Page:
Djokovic controversy puts a dark cloud over the Australian Open

The+controversy+surrounding+20-time+Grand+Slam+winner+Novak+Djokovic+before+the+Australian+Open+unfortunately+overshadowed+the+tournament+itself.

Courtesy of y.caradec

The controversy surrounding 20-time Grand Slam winner Novak Djokovic before the Australian Open unfortunately overshadowed the tournament itself.

Kaustav Pal, Staff Writer

Novak Djokovic, the top ranked tennis player in the world, was deported from Australia on Jan. 17, meaning that he was not allowed to play in the Australian Open, which wraps up on Sunday.

Although this decision created quite the controversy, Australian Immigration Minister Alex Hawk made the right call to send Djokovic home. His only mistake: this action was not taken not soon enough. 

On Nov. 20, an initial announcement on the Australian Open’s rules on vaccination were made. Craig Tiley, the director of the Australian Open tournament and the CEO of Tennis Australia, announced at this time that players would be required to have a COVID-19 vaccine in order to participate. He noted exemptions could be made for players with medical conditions whicgh prevented them from getting the vaccine. 

Fast forward to Jan. 5. Djokovic arrived in Australia after initially being allowed to compete because of a medical exemption. Details of why he was given one weren’t shared by Tennis Australia or Djokovic himself.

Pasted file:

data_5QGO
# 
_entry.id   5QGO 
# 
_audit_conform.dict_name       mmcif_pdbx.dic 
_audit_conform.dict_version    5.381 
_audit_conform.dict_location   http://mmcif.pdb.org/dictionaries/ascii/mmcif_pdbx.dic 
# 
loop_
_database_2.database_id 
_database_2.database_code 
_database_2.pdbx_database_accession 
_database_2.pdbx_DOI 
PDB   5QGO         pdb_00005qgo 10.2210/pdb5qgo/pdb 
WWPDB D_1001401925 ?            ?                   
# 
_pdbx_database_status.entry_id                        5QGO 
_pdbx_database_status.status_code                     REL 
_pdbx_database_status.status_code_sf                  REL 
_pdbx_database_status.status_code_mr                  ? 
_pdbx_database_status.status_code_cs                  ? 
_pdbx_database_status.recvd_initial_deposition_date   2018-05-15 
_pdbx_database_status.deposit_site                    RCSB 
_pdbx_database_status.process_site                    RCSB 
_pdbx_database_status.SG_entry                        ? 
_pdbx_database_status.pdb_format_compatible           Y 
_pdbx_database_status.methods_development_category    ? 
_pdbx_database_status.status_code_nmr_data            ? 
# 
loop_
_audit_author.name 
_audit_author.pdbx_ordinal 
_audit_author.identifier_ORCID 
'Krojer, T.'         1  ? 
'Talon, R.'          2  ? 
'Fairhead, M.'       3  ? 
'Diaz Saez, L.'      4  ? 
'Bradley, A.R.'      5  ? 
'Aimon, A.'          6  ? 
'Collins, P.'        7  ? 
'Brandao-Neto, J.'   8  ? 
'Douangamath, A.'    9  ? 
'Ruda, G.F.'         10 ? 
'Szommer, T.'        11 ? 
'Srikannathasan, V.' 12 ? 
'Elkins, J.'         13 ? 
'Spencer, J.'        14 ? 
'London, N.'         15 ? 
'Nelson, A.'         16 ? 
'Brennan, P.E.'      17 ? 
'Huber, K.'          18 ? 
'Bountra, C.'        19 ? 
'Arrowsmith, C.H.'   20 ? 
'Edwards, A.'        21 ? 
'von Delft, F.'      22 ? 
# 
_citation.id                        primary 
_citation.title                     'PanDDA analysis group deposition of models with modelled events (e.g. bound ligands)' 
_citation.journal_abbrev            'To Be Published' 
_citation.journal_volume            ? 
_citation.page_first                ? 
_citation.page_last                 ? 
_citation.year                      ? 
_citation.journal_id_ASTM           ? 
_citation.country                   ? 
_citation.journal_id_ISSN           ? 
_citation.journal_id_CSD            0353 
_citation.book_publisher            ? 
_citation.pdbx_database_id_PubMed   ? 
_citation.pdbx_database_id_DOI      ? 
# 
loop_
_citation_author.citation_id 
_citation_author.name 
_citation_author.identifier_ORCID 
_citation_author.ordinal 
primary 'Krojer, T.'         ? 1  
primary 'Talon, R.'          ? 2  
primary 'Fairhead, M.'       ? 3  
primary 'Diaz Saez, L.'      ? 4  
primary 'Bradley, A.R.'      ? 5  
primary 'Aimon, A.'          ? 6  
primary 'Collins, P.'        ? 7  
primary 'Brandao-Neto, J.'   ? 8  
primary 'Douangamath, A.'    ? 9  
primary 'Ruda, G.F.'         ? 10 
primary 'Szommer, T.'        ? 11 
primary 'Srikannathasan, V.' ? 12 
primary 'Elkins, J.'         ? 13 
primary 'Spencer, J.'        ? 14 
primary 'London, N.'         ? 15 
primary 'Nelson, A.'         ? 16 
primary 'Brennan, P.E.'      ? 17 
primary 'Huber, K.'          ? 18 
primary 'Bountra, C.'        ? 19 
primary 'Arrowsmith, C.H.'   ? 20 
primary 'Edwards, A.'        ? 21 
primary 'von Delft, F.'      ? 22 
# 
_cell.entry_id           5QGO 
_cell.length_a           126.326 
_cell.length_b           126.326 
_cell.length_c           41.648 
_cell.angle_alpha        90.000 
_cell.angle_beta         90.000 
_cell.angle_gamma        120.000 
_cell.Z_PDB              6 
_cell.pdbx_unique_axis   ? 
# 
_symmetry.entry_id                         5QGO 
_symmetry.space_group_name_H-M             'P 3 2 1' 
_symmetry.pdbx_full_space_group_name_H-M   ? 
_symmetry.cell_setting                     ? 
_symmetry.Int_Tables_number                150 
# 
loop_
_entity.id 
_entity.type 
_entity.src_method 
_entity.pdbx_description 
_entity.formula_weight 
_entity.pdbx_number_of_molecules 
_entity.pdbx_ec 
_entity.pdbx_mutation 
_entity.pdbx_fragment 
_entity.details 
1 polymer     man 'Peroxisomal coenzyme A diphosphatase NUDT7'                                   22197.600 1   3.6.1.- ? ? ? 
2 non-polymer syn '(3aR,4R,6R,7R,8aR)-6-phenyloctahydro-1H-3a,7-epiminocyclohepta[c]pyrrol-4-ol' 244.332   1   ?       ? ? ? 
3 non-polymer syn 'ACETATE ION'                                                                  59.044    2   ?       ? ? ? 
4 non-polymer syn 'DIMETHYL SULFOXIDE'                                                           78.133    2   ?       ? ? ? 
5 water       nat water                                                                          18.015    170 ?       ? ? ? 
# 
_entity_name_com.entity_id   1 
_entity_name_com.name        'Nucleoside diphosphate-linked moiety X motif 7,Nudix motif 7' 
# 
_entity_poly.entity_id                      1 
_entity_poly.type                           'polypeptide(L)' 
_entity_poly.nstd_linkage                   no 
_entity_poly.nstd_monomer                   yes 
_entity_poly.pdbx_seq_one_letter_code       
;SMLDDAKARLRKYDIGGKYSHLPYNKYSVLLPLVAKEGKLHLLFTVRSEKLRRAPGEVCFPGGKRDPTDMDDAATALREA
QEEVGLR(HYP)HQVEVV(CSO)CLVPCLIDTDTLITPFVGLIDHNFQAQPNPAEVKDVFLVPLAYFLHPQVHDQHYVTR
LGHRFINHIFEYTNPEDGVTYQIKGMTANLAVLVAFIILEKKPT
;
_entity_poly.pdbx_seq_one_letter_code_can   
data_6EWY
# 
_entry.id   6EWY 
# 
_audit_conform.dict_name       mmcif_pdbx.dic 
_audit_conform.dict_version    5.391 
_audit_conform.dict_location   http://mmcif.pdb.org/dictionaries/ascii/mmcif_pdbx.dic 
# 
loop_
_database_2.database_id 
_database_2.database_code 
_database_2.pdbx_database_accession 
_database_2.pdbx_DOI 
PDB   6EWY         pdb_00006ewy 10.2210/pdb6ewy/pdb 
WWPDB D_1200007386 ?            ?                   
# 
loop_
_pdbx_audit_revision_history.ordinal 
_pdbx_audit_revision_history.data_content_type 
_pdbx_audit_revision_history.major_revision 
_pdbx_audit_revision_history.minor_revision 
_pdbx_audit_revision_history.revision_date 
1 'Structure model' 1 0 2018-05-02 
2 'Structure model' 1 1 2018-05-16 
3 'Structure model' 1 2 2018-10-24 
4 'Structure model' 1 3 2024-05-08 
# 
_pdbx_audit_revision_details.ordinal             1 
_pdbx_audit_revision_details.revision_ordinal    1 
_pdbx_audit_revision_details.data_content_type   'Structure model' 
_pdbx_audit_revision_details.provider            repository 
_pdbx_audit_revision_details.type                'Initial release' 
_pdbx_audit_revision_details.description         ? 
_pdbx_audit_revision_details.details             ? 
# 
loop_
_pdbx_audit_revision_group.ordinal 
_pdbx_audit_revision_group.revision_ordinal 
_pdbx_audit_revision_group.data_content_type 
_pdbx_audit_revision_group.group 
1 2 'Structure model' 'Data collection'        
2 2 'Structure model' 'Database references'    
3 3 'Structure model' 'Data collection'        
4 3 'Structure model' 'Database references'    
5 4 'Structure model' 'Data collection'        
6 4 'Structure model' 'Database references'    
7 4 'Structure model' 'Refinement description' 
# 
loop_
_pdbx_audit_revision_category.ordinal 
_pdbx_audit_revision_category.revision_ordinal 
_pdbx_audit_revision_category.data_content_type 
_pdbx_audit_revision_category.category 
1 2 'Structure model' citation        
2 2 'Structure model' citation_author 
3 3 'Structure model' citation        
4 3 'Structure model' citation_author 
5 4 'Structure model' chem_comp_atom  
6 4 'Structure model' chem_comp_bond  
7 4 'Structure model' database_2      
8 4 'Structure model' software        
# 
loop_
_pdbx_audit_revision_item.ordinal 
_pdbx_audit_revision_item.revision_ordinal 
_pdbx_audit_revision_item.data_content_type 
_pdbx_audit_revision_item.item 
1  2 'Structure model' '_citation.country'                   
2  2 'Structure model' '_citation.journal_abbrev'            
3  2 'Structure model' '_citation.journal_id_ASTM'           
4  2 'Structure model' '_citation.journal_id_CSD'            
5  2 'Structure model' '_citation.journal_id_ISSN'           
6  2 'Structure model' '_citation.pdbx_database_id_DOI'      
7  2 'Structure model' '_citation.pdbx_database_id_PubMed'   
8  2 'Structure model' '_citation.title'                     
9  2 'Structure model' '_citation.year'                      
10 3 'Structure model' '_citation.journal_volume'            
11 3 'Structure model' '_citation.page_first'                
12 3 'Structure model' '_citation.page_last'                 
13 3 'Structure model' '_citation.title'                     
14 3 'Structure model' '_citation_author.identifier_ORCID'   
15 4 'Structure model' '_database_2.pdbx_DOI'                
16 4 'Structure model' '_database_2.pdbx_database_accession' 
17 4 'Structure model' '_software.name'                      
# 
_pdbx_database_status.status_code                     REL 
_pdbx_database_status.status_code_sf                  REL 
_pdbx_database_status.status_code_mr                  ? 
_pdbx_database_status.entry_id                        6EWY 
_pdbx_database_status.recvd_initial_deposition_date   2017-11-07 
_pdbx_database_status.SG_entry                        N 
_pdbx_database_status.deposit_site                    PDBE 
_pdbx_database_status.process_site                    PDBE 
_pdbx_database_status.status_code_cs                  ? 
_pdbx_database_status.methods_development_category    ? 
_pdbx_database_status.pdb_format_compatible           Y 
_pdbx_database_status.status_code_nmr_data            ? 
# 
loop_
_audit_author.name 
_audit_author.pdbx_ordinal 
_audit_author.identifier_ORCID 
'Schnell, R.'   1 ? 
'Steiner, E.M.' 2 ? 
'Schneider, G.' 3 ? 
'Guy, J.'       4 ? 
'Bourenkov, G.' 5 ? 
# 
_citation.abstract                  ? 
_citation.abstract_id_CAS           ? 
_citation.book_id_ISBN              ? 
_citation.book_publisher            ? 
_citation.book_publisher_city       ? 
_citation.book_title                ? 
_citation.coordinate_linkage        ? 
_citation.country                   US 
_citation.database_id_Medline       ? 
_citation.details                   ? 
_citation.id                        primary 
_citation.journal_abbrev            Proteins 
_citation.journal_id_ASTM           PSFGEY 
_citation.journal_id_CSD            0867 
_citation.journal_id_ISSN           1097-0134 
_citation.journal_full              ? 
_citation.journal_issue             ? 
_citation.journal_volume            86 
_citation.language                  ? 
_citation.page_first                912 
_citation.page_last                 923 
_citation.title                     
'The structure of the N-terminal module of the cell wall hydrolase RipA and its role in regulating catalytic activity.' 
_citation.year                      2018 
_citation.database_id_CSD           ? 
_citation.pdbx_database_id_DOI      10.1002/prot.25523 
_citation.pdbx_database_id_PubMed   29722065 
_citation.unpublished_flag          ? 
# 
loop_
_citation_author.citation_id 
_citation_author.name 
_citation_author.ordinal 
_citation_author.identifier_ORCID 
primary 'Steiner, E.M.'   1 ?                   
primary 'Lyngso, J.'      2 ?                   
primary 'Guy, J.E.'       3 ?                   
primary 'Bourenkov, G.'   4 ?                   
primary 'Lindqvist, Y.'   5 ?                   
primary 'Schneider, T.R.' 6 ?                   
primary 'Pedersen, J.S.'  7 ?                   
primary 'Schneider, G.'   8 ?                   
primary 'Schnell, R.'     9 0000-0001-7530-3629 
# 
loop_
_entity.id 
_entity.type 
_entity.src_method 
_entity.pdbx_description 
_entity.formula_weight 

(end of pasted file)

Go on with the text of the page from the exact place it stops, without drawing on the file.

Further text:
After some disagreements on the validity of Djokovic’s application for a medical exemption, Djokovic was detained. His applications for a visa were canceled not once but twice because when he reapplied he failed to mention that he had visited multiple countries in the weeks leading up to his arrival, and that he tested positive for COVID in mid-December. 

Not mentioning this key information on his application put the applications of other athletes under review. An example is Czech tennis player Renata Voracova, who is ranked No. 80 in women’s doubles in the world. 

Voracova was essentially forced to leave since she wasn’t allowed to practice and could only remain in isolation. She was granted a medical exemption because she had contracted the virus in December and, coupled with other medical issues, was unable to get the vaccine. 

Russian player Nata Vikhlyantseva was deported because she had taken the Sputnik V vaccine, which isn’t approved by the Australian government. 

Although Djokovic’s situation didn’t directly cause Voracova to leave, it could be argued that if he had been truthful on his application, or had gotten vaccinated in the first place, both players would have been allowed to participate in the tournament.

It was a traumatic and confusing experience for her and she is now potentially facing a three-year ban and other visa issues,” according to a statement from The Professional Tennis Players Association(PTPA) on Vorocova’s situation. 

The biggest implications for these players will be how this ordeal will affect their reputations and rankings, especially for Djokovic, as he has the most consecutive wins at the Australian Open (2011-13 and 2019-21). He also is tied with Roger Federer and Rafael Nadal for the most Grand Slam victories at 20. 

This whole situation could have been handled better by Djokovic and the Australian government. Djokovic could’ve gotten the vaccine, or he could have been truthful on his application.

The government should have properly reviewed the application of Vorocova instead of immediately putting her in detention. Hopefully, this will be a good learning experience for Djokovic and the Australian government on what and what not to do so a controversy before the tournament doesn’t overshadow the tournament itself